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Namina Forna was born in Sierra Leone but emigrated with her family to the US in the 1990s, during her homeland's civil war, and has been travelling back and forth ever since. She has worked as a writer and producer for film and TV in LA since graduating from the USC School of Cinematic Arts. Namina was a finalist for NBC / Universal Writers on the Verge, a semi-finalist for the Sundance Screenwriting Lab and top 50 in the prestigious Nicholls Screenwriting Fellowship. Namina loves spicy food and witchy-looking cats, and has been known to wear unicorn onesies to the nearest taco truck. The Gilded Ones is her debut novel.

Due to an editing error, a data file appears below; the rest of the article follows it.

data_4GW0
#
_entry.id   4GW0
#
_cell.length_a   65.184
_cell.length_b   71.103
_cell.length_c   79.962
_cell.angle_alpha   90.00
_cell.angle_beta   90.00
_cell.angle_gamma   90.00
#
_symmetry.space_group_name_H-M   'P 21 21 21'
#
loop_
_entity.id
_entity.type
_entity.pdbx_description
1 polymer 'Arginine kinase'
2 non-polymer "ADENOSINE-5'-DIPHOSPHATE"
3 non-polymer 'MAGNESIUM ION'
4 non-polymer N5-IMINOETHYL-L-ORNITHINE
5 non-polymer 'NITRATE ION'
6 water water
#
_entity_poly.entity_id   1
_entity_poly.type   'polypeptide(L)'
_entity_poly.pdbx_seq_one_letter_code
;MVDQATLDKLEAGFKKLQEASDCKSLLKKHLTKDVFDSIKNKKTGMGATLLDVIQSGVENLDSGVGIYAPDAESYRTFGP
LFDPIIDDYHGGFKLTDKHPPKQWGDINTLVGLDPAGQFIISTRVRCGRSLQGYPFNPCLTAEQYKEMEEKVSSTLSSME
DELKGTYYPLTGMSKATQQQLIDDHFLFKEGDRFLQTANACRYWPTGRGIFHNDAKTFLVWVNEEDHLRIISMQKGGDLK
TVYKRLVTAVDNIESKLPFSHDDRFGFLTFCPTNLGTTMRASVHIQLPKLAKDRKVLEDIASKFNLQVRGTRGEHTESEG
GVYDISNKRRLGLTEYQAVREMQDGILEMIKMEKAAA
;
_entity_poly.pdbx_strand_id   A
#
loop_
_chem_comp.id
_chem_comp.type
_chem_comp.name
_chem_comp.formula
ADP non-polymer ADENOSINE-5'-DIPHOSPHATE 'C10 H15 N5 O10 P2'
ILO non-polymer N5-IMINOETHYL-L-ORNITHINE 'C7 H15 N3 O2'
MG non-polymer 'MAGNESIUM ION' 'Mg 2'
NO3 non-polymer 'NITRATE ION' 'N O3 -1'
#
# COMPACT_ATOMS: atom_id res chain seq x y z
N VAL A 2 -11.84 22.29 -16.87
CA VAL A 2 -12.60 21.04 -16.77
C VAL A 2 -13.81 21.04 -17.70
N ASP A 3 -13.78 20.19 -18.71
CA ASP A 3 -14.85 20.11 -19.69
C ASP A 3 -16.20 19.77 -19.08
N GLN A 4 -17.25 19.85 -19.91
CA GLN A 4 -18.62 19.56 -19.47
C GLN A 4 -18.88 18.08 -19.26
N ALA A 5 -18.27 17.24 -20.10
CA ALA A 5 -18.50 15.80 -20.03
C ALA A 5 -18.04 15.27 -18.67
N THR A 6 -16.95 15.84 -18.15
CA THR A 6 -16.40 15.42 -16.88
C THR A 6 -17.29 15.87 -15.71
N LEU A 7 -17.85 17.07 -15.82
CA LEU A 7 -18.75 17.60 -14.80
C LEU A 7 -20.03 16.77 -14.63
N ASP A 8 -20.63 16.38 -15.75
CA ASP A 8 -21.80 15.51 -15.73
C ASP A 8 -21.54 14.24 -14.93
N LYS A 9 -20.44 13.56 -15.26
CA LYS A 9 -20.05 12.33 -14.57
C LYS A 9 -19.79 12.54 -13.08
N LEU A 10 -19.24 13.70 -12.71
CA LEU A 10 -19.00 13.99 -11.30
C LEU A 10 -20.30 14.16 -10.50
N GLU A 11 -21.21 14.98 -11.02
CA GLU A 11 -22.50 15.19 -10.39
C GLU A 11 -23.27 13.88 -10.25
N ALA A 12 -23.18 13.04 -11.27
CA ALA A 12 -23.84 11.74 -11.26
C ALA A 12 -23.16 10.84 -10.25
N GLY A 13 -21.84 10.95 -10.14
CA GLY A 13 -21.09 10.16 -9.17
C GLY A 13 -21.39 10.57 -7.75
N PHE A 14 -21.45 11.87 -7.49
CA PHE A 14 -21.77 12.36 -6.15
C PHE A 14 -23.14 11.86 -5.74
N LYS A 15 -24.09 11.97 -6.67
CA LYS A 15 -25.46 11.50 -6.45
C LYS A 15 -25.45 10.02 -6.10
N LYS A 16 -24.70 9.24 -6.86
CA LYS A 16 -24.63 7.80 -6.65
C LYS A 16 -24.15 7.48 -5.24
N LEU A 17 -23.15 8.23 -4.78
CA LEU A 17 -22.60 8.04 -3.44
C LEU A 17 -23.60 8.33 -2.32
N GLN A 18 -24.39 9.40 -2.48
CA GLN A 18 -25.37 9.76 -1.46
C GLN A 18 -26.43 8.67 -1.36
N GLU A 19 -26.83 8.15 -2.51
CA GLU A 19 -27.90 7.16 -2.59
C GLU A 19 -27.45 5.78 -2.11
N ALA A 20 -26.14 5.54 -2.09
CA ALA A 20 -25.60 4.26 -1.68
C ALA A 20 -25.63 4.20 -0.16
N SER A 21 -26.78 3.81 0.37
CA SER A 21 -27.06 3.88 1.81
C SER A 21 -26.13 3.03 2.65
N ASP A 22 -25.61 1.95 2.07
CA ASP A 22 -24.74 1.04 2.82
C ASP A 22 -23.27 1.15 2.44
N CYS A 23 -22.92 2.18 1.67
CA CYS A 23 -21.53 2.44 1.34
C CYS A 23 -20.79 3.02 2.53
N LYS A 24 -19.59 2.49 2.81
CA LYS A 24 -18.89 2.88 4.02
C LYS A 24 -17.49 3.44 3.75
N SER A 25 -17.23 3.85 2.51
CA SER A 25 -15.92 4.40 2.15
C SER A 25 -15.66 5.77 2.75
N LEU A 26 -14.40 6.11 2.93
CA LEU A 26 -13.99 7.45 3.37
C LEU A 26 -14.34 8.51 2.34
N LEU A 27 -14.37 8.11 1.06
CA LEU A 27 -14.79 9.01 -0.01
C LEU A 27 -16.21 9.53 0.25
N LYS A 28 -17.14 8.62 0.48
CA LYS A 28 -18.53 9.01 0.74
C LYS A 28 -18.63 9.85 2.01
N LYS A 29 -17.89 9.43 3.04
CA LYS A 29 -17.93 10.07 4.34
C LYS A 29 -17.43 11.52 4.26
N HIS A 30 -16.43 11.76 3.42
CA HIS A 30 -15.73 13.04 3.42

Forna has taken her own experiences of sexism and racism that she experienced as a woman from Sierra Leone living in the US on which to base this novel. This has created a powerful depiction of the oppression and cruelty meted out to women who are different from a society’s accepted roles. Set in the patriarchal fantasy world of Otera, this is based in an ancient kingdom, where a woman’s worth is only as good as her proven purity. This purity is proven by the woman being made to bleed – in a brutal ceremony when they reach the age of 16. When Deka bleeds gold this is deemed the colour of impurity, and she is declared a demon. Not only is she thrust out of the home and society she has known since birth, but she is also subjected to unspeakable acts of brutality and violence by the ruling priesthood. The fact Deka does not die from all the brutality gives one hope she is different and may have some role in the future of Otera. This proves so – Deka is rescued and taken to a training ground for women where she finds a friendship and sisterhood amongst others also found to be impure. As they train the ‘impure’ girls are paired with soldiers from the Imperial jatu fighting force – and some form deep and lasting friendships with their partners. The characters here are hugely diverse with Black, Asian and Brown main, and minor characters, with a recognition of diverse sexuality too. The power of this novel is in the strong, horrifying but ultimately hopeful end of this story. There is much violence – in both punitive killing and re-killings of demons by the priests, but also in the violent backstories of some of the girls (including an instance of rape.) The book explores themes of feminist possibility whilst being based in a fantasy world taking inspiration from ancient West African culture. A powerful read, not for the faint-hearted but very definitely giving hope for the future, showing that there is a place to be whatever you wish to be – homemaker or fighter. This is a strong start to what promises to be a trilogy.